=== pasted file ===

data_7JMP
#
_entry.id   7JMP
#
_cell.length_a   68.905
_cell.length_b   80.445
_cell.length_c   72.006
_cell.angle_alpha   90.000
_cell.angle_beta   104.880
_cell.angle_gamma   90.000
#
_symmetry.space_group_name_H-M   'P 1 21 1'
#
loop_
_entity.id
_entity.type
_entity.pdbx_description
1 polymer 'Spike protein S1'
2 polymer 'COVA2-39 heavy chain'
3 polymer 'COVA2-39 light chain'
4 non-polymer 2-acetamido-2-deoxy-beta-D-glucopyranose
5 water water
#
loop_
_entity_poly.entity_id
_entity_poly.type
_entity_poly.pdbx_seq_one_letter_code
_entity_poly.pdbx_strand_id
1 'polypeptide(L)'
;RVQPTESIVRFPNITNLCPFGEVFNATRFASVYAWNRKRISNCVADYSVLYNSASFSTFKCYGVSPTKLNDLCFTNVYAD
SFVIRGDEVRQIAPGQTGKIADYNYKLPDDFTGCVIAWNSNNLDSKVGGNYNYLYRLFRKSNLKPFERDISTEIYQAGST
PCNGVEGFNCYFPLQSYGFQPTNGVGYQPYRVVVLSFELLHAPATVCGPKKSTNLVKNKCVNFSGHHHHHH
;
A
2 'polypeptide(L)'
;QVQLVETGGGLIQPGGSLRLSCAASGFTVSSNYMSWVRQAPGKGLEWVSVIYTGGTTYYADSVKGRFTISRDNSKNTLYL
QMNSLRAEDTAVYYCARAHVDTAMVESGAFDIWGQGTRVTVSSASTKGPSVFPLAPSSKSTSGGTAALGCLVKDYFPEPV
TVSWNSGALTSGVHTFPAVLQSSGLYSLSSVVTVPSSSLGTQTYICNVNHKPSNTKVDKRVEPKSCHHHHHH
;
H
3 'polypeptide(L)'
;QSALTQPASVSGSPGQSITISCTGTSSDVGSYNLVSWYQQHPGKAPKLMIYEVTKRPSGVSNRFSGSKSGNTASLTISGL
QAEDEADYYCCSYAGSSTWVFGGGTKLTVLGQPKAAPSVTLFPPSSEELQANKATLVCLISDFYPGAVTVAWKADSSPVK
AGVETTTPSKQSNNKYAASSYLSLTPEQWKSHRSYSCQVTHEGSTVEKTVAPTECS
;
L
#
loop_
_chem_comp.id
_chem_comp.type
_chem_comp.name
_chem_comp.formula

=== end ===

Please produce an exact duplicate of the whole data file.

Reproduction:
data_7JMP
#
_entry.id   7JMP
#
_cell.length_a   68.905
_cell.length_b   80.445
_cell.length_c   72.006
_cell.angle_alpha   90.000
_cell.angle_beta   104.880
_cell.angle_gamma   90.000
#
_symmetry.space_group_name_H-M   'P 1 21 1'
#
loop_
_entity.id
_entity.type
_entity.pdbx_description
1 polymer 'Spike protein S1'
2 polymer 'COVA2-39 heavy chain'
3 polymer 'COVA2-39 light chain'
4 non-polymer 2-acetamido-2-deoxy-beta-D-glucopyranose
5 water water
#
loop_
_entity_poly.entity_id
_entity_poly.type
_entity_poly.pdbx_seq_one_letter_code
_entity_poly.pdbx_strand_id
1 'polypeptide(L)'
;RVQPTESIVRFPNITNLCPFGEVFNATRFASVYAWNRKRISNCVADYSVLYNSASFSTFKCYGVSPTKLNDLCFTNVYAD
SFVIRGDEVRQIAPGQTGKIADYNYKLPDDFTGCVIAWNSNNLDSKVGGNYNYLYRLFRKSNLKPFERDISTEIYQAGST
PCNGVEGFNCYFPLQSYGFQPTNGVGYQPYRVVVLSFELLHAPATVCGPKKSTNLVKNKCVNFSGHHHHHH
;
A
2 'polypeptide(L)'
;QVQLVETGGGLIQPGGSLRLSCAASGFTVSSNYMSWVRQAPGKGLEWVSVIYTGGTTYYADSVKGRFTISRDNSKNTLYL
QMNSLRAEDTAVYYCARAHVDTAMVESGAFDIWGQGTRVTVSSASTKGPSVFPLAPSSKSTSGGTAALGCLVKDYFPEPV
TVSWNSGALTSGVHTFPAVLQSSGLYSLSSVVTVPSSSLGTQTYICNVNHKPSNTKVDKRVEPKSCHHHHHH
;
H
3 'polypeptide(L)'
;QSALTQPASVSGSPGQSITISCTGTSSDVGSYNLVSWYQQHPGKAPKLMIYEVTKRPSGVSNRFSGSKSGNTASLTISGL
QAEDEADYYCCSYAGSSTWVFGGGTKLTVLGQPKAAPSVTLFPPSSEELQANKATLVCLISDFYPGAVTVAWKADSSPVK
AGVETTTPSKQSNNKYAASSYLSLTPEQWKSHRSYSCQVTHEGSTVEKTVAPTECS
;
L
#
loop_
_chem_comp.id
_chem_comp.type
_chem_comp.name
_chem_comp.formula